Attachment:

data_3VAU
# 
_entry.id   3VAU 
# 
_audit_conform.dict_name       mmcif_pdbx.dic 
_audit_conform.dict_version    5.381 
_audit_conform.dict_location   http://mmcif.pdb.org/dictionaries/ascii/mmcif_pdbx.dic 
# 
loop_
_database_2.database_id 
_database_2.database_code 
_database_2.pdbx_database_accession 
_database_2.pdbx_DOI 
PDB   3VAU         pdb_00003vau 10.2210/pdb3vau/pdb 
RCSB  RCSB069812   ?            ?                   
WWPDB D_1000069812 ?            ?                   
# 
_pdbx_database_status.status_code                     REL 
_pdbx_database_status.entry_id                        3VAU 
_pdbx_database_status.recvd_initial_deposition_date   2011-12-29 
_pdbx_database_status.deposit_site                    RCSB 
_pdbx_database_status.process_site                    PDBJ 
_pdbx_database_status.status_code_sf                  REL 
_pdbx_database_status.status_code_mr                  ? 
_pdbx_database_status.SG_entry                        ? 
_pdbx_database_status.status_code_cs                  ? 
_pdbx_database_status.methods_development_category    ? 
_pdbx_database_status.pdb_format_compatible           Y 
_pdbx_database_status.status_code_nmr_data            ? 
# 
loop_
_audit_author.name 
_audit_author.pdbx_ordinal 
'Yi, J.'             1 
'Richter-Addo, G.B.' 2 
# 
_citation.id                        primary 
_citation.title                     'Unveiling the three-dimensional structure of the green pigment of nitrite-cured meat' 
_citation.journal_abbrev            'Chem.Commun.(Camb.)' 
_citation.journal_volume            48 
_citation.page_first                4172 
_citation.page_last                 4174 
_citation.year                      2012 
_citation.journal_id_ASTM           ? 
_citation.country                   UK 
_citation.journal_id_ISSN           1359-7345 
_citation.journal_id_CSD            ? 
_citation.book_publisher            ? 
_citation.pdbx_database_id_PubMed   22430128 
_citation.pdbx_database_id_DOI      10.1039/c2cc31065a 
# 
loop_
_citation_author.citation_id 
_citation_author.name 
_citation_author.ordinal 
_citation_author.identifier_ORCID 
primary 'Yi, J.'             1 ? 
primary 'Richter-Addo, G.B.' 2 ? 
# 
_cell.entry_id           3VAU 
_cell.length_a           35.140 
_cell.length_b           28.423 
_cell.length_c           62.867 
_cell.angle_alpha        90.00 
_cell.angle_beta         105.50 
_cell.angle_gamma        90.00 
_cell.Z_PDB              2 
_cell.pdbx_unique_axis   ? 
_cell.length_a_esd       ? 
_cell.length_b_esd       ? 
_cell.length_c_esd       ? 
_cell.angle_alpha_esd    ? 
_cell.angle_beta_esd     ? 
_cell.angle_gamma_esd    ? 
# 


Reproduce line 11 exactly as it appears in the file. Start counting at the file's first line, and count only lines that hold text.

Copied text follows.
_database_2.database_code 